Then the bottom fell out of this speculation and almost nothing seemed to go right. In fact four of the five things that could go wrong, did. First the peso Cedes 3 month Treasury Bill yields began to drop. Next the peso crashed versus the U.S. dollar. At the same time, the yen recovered and roared upwards in strength to 80 yen per dollar over the next year.
The only factor that did not turn against this speculation was that the interest rate on the borrowed yen did not rise. That rate fell and that factor alone was enough make this speculation look better and better.
The key to profitability in my speculation was risk reduction and positive carry. Positive carry means that the investments made from the loan earned more than the cost of the loan. This was important because it meant that the speculation was aimed at making money from the interest rate differential rather than just from the forex difference.
Because the loans in my speculation were in yen, all that has happened from 1993 to 1995 was that the positive carry improved in the portfolio. Originally I borrowed yen at 3.875%, but as this lesson is being written the interest rate has dropped to 2.375%.
All the investments held in the portfolio earned more than 3.875% (and much more than 2.375%). During the entire time that I have held this portfolio, it has made more than it has cost, as long as the foreign exchange difference was not been taken into account.
Since the speculation was of a long term nature, I was being paid to wait until a foreign exchange opportunity presents itself. In this case, I can afford to wait until the yen falls in value (as is dramatically happening in late 1995).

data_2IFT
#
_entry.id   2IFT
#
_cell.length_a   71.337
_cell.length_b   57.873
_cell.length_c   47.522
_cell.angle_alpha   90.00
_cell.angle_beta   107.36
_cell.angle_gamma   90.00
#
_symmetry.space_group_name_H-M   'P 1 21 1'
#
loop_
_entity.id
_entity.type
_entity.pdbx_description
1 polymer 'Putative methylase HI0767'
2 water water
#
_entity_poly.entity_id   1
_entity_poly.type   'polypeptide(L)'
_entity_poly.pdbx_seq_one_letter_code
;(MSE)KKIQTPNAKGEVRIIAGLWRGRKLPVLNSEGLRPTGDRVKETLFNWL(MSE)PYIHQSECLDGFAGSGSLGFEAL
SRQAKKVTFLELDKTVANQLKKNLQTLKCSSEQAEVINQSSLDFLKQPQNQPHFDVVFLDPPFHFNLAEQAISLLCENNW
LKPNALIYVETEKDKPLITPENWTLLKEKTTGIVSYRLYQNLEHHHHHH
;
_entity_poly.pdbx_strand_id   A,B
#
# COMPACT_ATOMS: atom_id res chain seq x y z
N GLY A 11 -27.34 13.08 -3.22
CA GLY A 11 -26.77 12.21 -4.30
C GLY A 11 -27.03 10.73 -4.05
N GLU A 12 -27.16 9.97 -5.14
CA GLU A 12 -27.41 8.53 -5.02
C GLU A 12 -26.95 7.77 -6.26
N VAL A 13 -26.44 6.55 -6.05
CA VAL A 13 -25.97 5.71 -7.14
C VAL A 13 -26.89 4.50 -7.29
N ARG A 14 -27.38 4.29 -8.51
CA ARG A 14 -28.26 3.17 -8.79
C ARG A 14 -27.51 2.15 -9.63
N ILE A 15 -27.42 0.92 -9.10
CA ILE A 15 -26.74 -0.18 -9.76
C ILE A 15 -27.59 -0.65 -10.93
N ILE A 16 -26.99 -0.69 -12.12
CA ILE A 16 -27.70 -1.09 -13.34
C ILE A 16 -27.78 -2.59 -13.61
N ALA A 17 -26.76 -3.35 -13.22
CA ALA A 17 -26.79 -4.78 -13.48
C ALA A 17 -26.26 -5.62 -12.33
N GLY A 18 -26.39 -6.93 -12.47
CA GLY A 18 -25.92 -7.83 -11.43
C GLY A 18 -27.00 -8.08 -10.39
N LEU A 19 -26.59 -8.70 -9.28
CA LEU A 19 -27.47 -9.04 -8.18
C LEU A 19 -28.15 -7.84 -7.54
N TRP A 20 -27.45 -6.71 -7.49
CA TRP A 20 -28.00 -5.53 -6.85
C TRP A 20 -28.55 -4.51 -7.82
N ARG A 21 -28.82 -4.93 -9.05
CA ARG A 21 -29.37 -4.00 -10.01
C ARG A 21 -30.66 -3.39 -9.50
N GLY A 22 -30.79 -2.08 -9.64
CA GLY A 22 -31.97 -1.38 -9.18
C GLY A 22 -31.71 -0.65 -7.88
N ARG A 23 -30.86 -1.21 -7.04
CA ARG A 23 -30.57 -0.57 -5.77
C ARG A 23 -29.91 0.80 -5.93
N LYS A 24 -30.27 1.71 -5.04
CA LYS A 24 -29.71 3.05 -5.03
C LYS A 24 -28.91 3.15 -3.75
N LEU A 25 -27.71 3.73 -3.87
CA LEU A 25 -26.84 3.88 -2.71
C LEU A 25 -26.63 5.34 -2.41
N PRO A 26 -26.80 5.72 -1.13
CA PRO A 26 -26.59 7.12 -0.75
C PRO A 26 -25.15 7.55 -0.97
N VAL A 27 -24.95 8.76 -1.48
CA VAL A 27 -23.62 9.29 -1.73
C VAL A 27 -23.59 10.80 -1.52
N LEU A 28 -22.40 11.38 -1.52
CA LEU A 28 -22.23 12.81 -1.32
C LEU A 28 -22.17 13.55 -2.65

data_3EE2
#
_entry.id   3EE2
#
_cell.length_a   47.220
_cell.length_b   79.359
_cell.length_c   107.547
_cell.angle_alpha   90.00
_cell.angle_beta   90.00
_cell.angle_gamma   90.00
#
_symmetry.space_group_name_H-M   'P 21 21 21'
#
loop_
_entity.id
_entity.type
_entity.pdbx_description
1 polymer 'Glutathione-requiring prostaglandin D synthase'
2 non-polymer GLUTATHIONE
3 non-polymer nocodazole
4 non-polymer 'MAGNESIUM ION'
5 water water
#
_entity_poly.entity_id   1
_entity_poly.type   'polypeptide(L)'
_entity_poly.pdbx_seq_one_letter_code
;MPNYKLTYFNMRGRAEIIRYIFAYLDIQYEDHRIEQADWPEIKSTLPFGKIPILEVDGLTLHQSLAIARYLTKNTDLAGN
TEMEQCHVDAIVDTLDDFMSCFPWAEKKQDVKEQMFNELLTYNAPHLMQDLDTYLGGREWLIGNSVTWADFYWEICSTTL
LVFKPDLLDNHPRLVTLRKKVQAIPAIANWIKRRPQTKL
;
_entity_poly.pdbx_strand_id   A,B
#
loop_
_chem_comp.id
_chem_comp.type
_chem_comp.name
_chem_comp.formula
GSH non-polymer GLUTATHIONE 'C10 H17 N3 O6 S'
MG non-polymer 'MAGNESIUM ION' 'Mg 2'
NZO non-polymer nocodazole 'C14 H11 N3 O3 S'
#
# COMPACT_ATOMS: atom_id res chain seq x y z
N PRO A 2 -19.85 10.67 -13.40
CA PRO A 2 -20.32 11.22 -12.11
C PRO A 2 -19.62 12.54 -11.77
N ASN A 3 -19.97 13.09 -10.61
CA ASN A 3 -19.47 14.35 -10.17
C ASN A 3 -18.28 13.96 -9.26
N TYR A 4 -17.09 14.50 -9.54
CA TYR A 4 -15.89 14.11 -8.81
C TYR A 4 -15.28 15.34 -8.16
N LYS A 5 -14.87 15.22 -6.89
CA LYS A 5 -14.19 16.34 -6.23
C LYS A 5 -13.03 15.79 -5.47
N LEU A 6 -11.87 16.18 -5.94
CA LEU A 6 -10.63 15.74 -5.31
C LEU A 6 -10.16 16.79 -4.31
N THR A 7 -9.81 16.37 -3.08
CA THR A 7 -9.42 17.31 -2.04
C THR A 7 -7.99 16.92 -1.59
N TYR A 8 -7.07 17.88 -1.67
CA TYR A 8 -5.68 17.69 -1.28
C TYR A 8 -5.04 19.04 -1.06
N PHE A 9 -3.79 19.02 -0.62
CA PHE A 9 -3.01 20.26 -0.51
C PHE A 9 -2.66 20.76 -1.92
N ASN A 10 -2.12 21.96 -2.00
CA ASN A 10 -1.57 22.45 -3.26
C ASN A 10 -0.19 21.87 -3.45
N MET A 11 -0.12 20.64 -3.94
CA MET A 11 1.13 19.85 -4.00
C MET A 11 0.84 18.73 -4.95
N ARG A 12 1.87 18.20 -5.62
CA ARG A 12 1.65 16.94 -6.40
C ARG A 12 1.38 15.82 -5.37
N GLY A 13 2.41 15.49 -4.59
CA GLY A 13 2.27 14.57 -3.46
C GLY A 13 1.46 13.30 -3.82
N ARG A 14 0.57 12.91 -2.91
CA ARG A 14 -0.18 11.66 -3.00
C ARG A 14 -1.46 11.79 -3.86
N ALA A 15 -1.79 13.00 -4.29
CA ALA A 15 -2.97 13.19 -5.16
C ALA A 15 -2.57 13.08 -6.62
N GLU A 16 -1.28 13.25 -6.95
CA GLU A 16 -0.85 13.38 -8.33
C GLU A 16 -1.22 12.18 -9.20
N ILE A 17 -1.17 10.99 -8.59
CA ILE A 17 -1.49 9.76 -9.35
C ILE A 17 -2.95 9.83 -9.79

Thus during 1994 and early 1995 the yen rose in value and the portfolio suffered paper losses if the foreign exchange was taken into account. But since the portfolio was maintained through that entire period, this loss did not have to be taken.
After a huge increase in value, the yen finally fell dramatically. It fell from 80 yen per dollar to 146 yen per dollar) at which time I recommended to me readers to take the forex profit.
Though this was an immensely profitable speculation at times, on paper, it looked like disaster! But month after month, even in the worst circumstances, the speculation made money because of the positive carry element in this currency speculation portfolio. The position turned out right because I believed in the fundamentals, had completed my homework so I knew how much I could risk and what the risks were and consequently held my position when the investment looked bad.
Remember that positive carry means that if your speculation is right in both interest differential and foreign exchange, you make a fortune. If your speculation is right in interest differential but wrong in forex, your positive carry mitigates the error in the foreign exchange analysis. The most important point is if you cannot gain a positive carry (make more on your investment than the cost of the loan) DO NOT SPECULATE. There will be times (as shown in lesson 13) when you may pay a negative carry (cost) to hedge (which eliminates currency speculation), but none of us should ever speculate when there is a cost to the speculation.
Once you have established this principal about currency speculation, there are many other ways to reduce risk as well. We will look at these risk reduction methods at our upcoming International Investment & Business Course in Vancouver April, 25 to 28. I hope to see you there!